Yeah, but what do you do with the kids who get kicked out?
Anyone who has read a few of my posts probably knows that I strongly believe that public school teachers need to have the power to remove disruptive and apathetic students from their classrooms. I am convinced that doing this would do more to improve public education than any other "reform" that has been proposed in the last forty years. Many teachers have told me they agree with this, but the question I consistently hear is, "What are you going to do with the kids who get kicked out?"
My gut reaction is always to reply, "I don't care! I know where I don't want them!" but I know how harsh that sounds, so let me explain. If a student is unwilling to make any effort to learn, there is nothing to be gained by having that student in school. But every student effects other students, and the only effect that student can possibly have on his classmates is negative. Some disruptive students might gain something from being in class, but the negative effect they have on their classmates far outweighs that. We keep on claiming that we, as a society, believe that education is very important. If we really believe that, do we want to put people in classrooms who are clearly damaging the education of others simply because we can't think of anywhere else to put them? We can argue about what the purposes of public education should be, but there is no way that one of those purposes should be to provide babysitting services for kids who won't try and won't behave.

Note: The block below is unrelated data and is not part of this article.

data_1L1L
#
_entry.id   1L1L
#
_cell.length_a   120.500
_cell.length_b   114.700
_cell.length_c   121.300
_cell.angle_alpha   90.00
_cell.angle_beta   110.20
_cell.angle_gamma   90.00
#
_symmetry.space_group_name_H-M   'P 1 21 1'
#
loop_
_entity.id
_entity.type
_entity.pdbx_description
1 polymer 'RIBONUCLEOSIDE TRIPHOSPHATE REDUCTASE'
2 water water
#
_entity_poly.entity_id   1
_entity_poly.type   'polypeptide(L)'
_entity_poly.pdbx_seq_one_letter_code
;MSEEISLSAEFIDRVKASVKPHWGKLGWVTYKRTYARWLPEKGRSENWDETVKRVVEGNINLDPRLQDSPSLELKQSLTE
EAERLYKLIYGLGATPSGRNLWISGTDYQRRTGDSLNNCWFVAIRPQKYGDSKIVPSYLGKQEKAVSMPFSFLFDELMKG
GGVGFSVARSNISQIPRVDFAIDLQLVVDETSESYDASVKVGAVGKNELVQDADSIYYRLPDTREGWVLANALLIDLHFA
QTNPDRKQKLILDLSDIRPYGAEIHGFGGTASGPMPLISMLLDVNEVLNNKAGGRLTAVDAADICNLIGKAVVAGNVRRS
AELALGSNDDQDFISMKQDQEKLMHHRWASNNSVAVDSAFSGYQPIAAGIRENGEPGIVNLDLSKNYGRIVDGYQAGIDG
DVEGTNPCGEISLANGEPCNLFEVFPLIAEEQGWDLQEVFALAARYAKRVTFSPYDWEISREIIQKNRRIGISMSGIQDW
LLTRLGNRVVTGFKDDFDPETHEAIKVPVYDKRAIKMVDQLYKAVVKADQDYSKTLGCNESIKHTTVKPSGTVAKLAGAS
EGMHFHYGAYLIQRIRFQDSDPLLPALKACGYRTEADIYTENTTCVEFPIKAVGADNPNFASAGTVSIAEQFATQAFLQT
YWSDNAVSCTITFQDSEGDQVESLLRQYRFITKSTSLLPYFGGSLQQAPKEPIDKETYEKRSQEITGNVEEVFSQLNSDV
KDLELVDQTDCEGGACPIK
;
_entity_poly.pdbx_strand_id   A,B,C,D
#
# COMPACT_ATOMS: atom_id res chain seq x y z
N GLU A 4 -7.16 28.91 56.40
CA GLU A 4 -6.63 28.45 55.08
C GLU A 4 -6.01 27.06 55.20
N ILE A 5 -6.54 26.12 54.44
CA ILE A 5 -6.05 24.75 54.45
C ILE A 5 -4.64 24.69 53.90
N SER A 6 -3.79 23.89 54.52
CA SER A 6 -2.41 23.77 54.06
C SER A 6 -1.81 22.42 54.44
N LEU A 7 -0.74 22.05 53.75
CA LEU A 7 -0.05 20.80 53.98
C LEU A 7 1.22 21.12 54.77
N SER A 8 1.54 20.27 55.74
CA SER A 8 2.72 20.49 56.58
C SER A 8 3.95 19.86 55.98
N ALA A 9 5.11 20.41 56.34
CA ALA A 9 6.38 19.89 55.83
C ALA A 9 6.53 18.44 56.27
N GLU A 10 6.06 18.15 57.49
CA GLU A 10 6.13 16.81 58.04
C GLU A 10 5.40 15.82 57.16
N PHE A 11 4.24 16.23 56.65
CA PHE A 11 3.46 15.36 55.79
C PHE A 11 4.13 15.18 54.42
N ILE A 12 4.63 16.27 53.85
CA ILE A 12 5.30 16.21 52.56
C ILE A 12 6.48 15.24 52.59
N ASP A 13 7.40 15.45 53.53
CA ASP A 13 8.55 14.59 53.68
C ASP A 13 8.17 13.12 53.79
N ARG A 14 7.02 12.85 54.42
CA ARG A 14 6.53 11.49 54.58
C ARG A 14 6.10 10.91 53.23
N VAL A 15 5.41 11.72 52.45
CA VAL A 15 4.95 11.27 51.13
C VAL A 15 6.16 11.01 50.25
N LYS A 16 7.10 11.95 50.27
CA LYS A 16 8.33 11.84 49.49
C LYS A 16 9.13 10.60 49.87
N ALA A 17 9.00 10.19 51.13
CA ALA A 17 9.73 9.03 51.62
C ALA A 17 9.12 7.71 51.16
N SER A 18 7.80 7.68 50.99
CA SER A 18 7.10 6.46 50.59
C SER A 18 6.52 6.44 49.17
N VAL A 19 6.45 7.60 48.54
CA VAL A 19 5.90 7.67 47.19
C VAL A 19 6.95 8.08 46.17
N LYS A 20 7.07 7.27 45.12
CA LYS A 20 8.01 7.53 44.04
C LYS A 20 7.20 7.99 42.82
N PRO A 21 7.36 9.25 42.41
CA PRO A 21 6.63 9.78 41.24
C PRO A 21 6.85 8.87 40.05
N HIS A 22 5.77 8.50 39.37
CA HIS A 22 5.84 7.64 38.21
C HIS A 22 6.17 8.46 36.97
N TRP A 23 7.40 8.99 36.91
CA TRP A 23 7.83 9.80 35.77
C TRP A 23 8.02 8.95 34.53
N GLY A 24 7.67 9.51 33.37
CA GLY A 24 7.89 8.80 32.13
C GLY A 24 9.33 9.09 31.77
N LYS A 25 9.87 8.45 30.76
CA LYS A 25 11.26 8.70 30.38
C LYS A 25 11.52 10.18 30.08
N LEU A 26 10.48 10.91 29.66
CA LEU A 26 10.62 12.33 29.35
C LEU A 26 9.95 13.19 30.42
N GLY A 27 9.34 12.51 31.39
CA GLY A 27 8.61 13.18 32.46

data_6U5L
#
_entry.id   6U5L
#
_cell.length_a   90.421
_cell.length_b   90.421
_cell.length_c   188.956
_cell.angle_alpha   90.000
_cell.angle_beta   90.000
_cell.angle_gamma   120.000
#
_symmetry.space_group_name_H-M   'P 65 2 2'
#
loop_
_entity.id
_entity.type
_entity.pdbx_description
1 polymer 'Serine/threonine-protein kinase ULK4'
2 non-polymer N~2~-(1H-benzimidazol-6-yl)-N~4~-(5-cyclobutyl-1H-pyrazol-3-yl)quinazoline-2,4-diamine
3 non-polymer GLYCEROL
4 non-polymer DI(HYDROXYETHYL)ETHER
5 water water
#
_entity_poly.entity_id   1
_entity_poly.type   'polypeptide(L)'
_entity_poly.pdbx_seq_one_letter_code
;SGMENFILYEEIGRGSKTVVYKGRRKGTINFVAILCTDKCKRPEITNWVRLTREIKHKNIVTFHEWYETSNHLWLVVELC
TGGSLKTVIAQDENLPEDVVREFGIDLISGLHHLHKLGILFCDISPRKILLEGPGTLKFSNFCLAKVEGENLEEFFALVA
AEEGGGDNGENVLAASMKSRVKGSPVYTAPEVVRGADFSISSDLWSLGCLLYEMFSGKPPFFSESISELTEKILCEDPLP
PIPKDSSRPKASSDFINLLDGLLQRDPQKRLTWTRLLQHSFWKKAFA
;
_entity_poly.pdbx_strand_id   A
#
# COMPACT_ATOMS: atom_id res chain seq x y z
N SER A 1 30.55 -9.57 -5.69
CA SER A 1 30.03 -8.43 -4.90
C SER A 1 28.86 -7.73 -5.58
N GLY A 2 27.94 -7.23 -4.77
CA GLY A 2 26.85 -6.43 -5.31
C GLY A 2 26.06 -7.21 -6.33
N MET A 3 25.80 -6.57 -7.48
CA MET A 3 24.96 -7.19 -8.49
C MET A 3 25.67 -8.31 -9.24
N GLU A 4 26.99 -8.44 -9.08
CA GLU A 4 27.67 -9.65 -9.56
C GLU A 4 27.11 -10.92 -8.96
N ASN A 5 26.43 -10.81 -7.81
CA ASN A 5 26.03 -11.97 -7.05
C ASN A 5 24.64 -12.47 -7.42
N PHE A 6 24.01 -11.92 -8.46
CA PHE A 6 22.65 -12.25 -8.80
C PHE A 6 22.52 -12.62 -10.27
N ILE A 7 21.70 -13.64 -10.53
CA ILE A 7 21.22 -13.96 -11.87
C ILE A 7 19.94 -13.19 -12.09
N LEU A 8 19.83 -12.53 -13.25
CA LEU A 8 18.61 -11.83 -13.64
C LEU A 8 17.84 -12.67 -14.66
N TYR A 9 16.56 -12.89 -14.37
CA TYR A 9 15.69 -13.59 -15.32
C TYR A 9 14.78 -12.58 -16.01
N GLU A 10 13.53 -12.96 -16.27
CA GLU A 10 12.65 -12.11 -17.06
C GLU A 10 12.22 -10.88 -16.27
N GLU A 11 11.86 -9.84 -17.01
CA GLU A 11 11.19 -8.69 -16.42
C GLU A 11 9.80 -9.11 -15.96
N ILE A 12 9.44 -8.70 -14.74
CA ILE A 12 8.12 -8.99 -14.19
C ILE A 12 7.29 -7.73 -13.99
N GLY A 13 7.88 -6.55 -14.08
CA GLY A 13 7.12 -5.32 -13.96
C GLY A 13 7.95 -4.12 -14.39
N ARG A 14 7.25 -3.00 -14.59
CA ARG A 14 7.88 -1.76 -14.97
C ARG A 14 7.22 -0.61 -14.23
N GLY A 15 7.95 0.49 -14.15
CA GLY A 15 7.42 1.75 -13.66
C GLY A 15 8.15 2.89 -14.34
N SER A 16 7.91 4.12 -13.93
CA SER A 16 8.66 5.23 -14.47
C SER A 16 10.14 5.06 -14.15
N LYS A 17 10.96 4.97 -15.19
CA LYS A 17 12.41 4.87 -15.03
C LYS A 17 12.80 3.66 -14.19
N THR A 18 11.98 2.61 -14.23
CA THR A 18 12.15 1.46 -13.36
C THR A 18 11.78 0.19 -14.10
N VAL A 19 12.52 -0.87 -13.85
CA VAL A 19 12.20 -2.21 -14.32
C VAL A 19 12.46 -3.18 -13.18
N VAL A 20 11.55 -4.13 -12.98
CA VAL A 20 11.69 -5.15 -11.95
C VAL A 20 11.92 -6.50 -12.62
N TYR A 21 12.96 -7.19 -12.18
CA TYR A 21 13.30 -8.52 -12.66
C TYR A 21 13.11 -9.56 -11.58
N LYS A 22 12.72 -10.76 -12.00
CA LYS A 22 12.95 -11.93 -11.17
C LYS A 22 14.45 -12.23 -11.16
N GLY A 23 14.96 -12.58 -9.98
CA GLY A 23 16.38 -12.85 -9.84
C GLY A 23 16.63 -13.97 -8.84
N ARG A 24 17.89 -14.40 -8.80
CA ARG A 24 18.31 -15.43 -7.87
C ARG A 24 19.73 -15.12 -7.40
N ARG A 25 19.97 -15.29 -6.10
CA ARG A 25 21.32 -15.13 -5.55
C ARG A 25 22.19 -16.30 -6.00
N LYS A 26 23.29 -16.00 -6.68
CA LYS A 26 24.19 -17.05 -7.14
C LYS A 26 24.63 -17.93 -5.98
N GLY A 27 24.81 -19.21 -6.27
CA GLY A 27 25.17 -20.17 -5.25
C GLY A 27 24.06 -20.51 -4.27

Before I go on, I should point out that I'm not talking about a lot of kids here. I'm not talking about kids who talk a little too much or fail to turn in their homework once in a while. I'm talking about kids who are constantly disruptive, and kids whose effort is so poor that it becomes clear that they have no chance to pass. In Philip K. Howard's excellent book, The Death of Common Sense, he says that teachers in even so-called "bad schools" report that it is a relative handful of kids who cause most of the problems. There should be an effort to turn disruptive and apathetic kids around, but there comes a time to say, "Enough!"
Removing the most disruptive and apathetic students would greatly improve the learning environment in public schools. First of all, we'd be removing the most disruptive and apathetic kids. (Duh!) But the effect would go much further than that. Very often, the most disruptive kids have a certain amount of charisma, and they are able to drag some other kids along with them. Get them out of the schools, and many of those other kids will be much less of a problem, and some of them will be completely fine.
The number of problem kids in schools would be cut down even further, because many of the kids who now perform and behave poorly want to stay in school. Some of them want to graduate, and some of them enjoy the social aspects--they want to be with their friends. Many of them are kids who are willing to push the limits, and they've found out that nothing serious will happen no matter how badly they behave and no matter how poor their effort is. If they knew getting kicked out was a realistic possibility, their effort and behavior would improve.The last really disruptive student that I had fit into this category. He behaved badly because he could. He seemed to enjoy being scolded, detention scared him about as much as a French Poodle would scare and axe-murderer, and he viewed suspension as a vacation. He was a fairly bright kid, though, and he wanted to stay in school. I have no doubt that if he'd have thought he might get kicked out, his behavior would have been much better.
My point here is that many of the kids who now behave badly would not end up getting kicked out. In fact, we'd be doing them a favor by giving teachers the power to remove the most troublesome kids from their classrooms, because their educational performance would improve. But what about kids who do get kicked out? Here are my options: